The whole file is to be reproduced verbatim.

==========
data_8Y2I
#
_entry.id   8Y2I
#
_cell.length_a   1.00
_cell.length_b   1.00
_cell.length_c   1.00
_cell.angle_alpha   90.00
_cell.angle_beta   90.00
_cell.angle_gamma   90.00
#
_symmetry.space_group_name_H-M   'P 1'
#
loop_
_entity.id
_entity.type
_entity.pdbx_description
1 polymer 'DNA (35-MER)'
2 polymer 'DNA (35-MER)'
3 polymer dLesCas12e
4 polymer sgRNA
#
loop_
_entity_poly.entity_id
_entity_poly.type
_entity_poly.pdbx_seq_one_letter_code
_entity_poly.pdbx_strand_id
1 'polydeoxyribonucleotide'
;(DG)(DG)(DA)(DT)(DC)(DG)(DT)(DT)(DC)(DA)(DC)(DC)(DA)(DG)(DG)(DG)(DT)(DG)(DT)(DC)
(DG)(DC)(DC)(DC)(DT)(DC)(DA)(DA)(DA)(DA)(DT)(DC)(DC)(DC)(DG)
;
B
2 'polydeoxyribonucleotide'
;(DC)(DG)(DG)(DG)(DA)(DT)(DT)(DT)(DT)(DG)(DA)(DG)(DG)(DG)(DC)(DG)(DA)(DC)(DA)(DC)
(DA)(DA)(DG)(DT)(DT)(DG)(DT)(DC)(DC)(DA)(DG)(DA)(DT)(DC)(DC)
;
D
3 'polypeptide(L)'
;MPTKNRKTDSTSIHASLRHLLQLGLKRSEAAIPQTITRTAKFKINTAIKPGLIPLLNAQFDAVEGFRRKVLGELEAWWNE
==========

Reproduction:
data_8Y2I
#
_entry.id   8Y2I
#
_cell.length_a   1.00
_cell.length_b   1.00
_cell.length_c   1.00
_cell.angle_alpha   90.00
_cell.angle_beta   90.00
_cell.angle_gamma   90.00
#
_symmetry.space_group_name_H-M   'P 1'
#
loop_
_entity.id
_entity.type
_entity.pdbx_description
1 polymer 'DNA (35-MER)'
2 polymer 'DNA (35-MER)'
3 polymer dLesCas12e
4 polymer sgRNA
#
loop_
_entity_poly.entity_id
_entity_poly.type
_entity_poly.pdbx_seq_one_letter_code
_entity_poly.pdbx_strand_id
1 'polydeoxyribonucleotide'
;(DG)(DG)(DA)(DT)(DC)(DG)(DT)(DT)(DC)(DA)(DC)(DC)(DA)(DG)(DG)(DG)(DT)(DG)(DT)(DC)
(DG)(DC)(DC)(DC)(DT)(DC)(DA)(DA)(DA)(DA)(DT)(DC)(DC)(DC)(DG)
;
B
2 'polydeoxyribonucleotide'
;(DC)(DG)(DG)(DG)(DA)(DT)(DT)(DT)(DT)(DG)(DA)(DG)(DG)(DG)(DC)(DG)(DA)(DC)(DA)(DC)
(DA)(DA)(DG)(DT)(DT)(DG)(DT)(DC)(DC)(DA)(DG)(DA)(DT)(DC)(DC)
;
D
3 'polypeptide(L)'
;MPTKNRKTDSTSIHASLRHLLQLGLKRSEAAIPQTITRTAKFKINTAIKPGLIPLLNAQFDAVEGFRRKVLGELEAWWNE